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Clin Cancer Res. 2019 Sep 15;25(18):5584-5594. doi: 10.1158/1078-0432.CCR-18-4222. Epub 2019 Jun 13.

Loss of ARID1A in Tumor Cells Renders Selective Vulnerability to Combined Ionizing Radiation and PARP Inhibitor Therapy.

Author information

1
Department of Pathology, Johns Hopkins University School of Medicine, Baltimore, Maryland.
2
Sidney Kimmel Comprehensive Cancer Center, Johns Hopkins University School of Medicine, Baltimore, Maryland.
3
Laboratory of Molecular Gerontology, National Institute on Aging, NIH, Baltimore, Maryland.
4
Department of Oncology, Johns Hopkins University School of Medicine, Baltimore, Maryland.
5
Department of Gynecology/Obstetrics, Johns Hopkins University School of Medicine, Baltimore, Maryland.
6
Department of Pathology, Seirei Mikatahara General Hospital, Hamamatsu, Japan.
7
Hiroshima University School of Medicine, Hiroshima, Japan.
8
Department of Radiation Oncology and Molecular Radiation Sciences, Johns Hopkins University School of Medicine, Baltimore, Maryland.
9
Department of Biochemistry and Molecular Biology, Bloomberg School of Public Health, Johns Hopkins University, Baltimore, Maryland.
10
Sidney Kimmel Comprehensive Cancer Center, Johns Hopkins University School of Medicine, Baltimore, Maryland. ishih@jhmi.edu tlw@jhmi.edu.
11
Richard W. TeLinde Gynecologic Pathology Research Program, Johns Hopkins University School of Medicine, Baltimore, Maryland.
12
Department of Pathology, Johns Hopkins University School of Medicine, Baltimore, Maryland. ishih@jhmi.edu tlw@jhmi.edu.

Abstract

PURPOSE:

Somatic inactivating mutations in ARID1A, a component of the SWI/SNF chromatin remodeling complex, are detected in various types of human malignancies. Loss of ARID1A compromises DNA damage repair. The induced DNA damage burden may increase reliance on PARP-dependent DNA repair of cancer cells to maintain genome integrity and render susceptibility to PARP inhibitor therapy.Experimental Design: Isogenic ARID1A-/- and wild-type cell lines were used for assessing DNA damage response, DNA compactness, and profiling global serine/threonine phosphoproteomic in vivo. A panel of inhibitors targeting DNA repair pathways was screened for a synergistic antitumor effect with irradiation in ARID1A-/- tumors.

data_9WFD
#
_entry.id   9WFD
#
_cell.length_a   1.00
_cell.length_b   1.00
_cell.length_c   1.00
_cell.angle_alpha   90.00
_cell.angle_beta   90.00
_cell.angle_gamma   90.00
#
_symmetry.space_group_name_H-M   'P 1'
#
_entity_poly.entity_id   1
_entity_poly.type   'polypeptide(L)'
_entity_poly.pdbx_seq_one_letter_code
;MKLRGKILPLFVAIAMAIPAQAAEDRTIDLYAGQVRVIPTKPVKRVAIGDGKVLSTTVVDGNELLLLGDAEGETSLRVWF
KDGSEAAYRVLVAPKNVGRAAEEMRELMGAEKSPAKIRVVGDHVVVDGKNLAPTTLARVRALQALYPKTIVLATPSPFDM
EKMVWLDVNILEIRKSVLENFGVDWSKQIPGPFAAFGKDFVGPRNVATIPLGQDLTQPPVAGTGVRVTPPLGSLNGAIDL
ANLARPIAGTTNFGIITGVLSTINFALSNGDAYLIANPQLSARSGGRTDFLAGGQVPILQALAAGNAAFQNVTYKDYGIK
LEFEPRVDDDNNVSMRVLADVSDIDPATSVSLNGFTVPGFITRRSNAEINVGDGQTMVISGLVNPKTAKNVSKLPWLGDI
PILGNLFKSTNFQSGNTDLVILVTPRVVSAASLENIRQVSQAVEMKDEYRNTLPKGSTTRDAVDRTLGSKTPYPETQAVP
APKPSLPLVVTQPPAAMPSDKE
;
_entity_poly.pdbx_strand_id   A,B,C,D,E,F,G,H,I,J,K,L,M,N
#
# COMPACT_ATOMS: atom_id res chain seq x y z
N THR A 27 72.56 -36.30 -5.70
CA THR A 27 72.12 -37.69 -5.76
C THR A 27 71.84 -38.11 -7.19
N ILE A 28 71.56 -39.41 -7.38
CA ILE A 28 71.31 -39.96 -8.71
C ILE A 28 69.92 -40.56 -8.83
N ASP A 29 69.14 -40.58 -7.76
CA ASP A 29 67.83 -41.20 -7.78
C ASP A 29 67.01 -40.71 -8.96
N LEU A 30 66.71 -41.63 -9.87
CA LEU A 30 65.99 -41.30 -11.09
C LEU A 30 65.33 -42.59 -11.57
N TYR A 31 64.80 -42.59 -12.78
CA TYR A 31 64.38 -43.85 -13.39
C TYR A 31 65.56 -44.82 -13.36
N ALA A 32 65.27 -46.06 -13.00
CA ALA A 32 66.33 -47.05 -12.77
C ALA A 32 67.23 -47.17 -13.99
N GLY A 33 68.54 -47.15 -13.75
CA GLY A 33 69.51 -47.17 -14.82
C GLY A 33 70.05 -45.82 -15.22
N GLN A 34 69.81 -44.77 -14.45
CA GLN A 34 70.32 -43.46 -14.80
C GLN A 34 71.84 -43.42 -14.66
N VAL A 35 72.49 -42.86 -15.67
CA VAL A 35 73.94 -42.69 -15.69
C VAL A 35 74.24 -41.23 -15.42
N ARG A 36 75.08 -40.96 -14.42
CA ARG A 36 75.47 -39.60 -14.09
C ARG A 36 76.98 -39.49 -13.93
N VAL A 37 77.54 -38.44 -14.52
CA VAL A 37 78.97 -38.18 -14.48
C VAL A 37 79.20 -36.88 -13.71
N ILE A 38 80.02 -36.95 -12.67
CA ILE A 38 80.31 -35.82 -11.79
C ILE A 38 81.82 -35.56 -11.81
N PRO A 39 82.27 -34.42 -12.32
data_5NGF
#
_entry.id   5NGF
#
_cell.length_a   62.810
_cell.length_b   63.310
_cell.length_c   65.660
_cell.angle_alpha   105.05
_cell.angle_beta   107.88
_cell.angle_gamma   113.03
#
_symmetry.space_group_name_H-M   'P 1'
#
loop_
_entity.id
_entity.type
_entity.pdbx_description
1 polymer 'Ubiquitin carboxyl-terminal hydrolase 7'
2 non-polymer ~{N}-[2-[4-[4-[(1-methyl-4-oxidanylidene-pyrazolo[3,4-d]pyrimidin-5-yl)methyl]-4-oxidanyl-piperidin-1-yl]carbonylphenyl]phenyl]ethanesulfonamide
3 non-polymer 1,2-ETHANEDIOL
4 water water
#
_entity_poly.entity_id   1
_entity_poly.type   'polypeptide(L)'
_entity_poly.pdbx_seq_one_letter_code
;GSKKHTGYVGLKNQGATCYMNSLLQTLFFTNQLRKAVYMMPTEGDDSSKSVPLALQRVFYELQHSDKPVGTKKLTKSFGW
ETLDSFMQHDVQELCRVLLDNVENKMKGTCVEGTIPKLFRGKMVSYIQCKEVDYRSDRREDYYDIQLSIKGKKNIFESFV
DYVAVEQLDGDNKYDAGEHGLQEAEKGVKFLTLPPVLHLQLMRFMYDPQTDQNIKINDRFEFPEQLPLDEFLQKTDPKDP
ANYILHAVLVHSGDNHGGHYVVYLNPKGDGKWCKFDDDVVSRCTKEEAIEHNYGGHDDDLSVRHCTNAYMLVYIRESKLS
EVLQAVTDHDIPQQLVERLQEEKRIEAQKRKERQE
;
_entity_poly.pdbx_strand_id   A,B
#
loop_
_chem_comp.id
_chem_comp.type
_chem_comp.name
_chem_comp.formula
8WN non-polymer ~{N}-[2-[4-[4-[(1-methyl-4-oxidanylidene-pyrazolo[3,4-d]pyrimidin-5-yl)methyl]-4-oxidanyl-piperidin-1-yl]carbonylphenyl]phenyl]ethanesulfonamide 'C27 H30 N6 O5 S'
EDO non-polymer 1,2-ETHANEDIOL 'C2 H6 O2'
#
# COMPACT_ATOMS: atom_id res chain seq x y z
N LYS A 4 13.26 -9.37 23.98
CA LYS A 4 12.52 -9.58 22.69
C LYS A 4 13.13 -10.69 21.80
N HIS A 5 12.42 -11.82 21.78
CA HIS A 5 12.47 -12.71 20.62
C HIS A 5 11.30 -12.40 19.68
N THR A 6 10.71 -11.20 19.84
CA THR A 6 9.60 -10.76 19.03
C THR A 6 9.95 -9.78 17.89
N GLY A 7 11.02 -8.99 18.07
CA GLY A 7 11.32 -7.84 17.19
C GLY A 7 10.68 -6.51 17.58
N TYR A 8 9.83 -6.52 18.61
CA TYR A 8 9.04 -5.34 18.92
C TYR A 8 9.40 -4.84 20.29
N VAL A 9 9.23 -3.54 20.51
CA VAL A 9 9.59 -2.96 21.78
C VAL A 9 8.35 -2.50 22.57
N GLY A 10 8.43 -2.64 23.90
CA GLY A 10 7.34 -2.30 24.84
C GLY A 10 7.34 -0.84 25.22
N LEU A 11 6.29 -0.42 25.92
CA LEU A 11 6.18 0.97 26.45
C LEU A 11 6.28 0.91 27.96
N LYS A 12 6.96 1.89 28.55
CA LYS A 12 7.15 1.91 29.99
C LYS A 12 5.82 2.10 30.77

RESULTS:

ARID1A-deficient endometrial cells exhibit sustained levels in DNA damage response, a result further supported by in vivo phosphoproteomic analysis. Our results show that ARID1A is essential for establishing an open chromatin state upon DNA damage, a process required for recruitment of 53BP1 and RIF1, key mediators of non-homologous end-joining (NHEJ) machinery, to DNA lesions. The inability of ARID1A-/- cells to mount NHEJ repair results in a partial cytotoxic response to radiation. Small-molecule compound screens revealed that PARP inhibitors act synergistically with radiation to potentiate cytotoxicity in ARID1A-/- cells. Combination treatment with low-dose radiation and olaparib greatly improved antitumor efficacy, resulting in long-term remission in mice bearing ARID1A-deficient tumors.

CONCLUSIONS:

ARID1A-deficient cells acquire high sensitivity to PARP inhibition after exposure to exogenously induced DNA breaks such as ionizing radiation. Our findings suggest a novel biologically informed strategy for treating ARID1A-deficient malignancies.

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